Break in for a JD 4440


Hello all, I have a JD4440 that just got a long block engine replacement from Abilene Machine, and i was looking for some pointers on how to break in the new engine, The guys at Deere told me that I will need to hook up a disc or renovator and run the snot out of it for a few hours, which is contradictory to what i tell people when they purchase a New Diesel truck. I know a lot of people on here have farmed with Iron Horse Tractors, and it will only really be used to farm our tractor club field of 8 acres go to various shows and pull a hay wagon.

Tractor only has 3500 Original hours, and was told it lived a non abused life to cultivate cotton in Peoria Arizona. Tractor was parked due to a liner seal leaking and engine was ran hot a few times, with ditch water as coolant so that is the need for the long block. Block was toast due to corrosion head had a crack but crankshaft was fine.
Whenever I overhaul one in my little shop it goes to the dealer or an independent shop I know well, and gets ran on a dyno for 8 hours or close to it.
Last 2 engines replaced at work came with break in instructions. One was a 6 cylinder cat motor the other a 4 cylinder Cummins in a skid. Both said run at 3/4 load for 8 hours with minimal idle time.
Make sure that you use a Zinc additive in the oil,, and run it like you did before..I rebuild 15 or so each year,,sent them home to work and they break in fine...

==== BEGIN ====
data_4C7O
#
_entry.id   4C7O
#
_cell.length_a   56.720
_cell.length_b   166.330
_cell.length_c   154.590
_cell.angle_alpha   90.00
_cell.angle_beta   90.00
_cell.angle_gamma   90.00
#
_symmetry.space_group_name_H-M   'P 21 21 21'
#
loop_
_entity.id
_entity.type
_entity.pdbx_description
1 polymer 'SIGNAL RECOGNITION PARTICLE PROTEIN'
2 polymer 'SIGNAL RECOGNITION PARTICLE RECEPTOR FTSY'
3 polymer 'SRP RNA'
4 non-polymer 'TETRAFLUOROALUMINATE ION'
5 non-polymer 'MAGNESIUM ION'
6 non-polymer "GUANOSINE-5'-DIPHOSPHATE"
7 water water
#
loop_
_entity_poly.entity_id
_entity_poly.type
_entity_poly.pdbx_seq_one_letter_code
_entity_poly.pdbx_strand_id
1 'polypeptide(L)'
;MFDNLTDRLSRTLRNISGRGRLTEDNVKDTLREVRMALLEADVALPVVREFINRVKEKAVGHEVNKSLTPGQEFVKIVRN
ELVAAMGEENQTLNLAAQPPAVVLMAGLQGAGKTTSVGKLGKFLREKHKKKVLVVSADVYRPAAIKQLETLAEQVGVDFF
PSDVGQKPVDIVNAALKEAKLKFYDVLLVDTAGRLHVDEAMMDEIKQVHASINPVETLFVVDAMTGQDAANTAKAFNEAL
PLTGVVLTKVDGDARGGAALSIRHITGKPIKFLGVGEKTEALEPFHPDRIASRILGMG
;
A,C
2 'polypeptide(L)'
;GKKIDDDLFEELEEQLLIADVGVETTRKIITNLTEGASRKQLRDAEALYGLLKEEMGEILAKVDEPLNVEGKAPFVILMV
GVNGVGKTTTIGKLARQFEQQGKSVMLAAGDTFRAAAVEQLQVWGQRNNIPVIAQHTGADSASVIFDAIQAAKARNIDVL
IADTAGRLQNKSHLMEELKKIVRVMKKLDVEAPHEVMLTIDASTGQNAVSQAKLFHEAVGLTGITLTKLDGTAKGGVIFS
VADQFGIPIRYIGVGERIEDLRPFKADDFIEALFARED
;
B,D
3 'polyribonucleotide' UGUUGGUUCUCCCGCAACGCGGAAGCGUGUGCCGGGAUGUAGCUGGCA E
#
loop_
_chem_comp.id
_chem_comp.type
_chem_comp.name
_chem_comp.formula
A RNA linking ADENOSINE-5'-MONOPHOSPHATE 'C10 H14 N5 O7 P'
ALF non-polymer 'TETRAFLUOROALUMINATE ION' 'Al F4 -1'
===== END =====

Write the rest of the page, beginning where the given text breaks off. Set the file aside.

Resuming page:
I had pistons/liners installed in my 4255 year before last. It had ""JD break in oil"" in it when I picked it up at JD dealership. I drove it home & attached it to my JD 467 rd baler. I started using it to bale hay. Rings must have seated because it uses no oil between oil changes
Use it, Don't abuse it.
Don't baby it and Don't beat it.
The more variation in load the better.
If you had a short field to plow and had to turn around in short passes would be perfect. The most important thing is to make sure engine is up to normal operating temperature before you work it. If it was mine I would run the first 100 hrs with break-in oil. Do not let it set and idle.

Last fall I installed a reman engine in a JD 7830 which is a 6.8 engine. What WTW posted is pretty much what JD's instructions are that come with reman engines. I'll have to see if I can find those instructions again.
(quoted from post at 20:08:10 01/27/23) Whats zinc additive? Where do you get it? Doesn't Deere break in oil contain it?

Zinc dialkyldithiophosphate (ZDDP) in gear head terms is an additive that was formerly used in engine oil's to help minimize wear especially at the interface of a hydraulic flat tappet lifter, and camshaft.

It was significantly lowered by EPA due to lowering emmissions.

If you want to go down the rabbit hole, here are the two best online resources:
Yes, according to JD dealer service techs on another forum, Deere Break-In oil has ZDDP, not sure about how strong a dose but enough.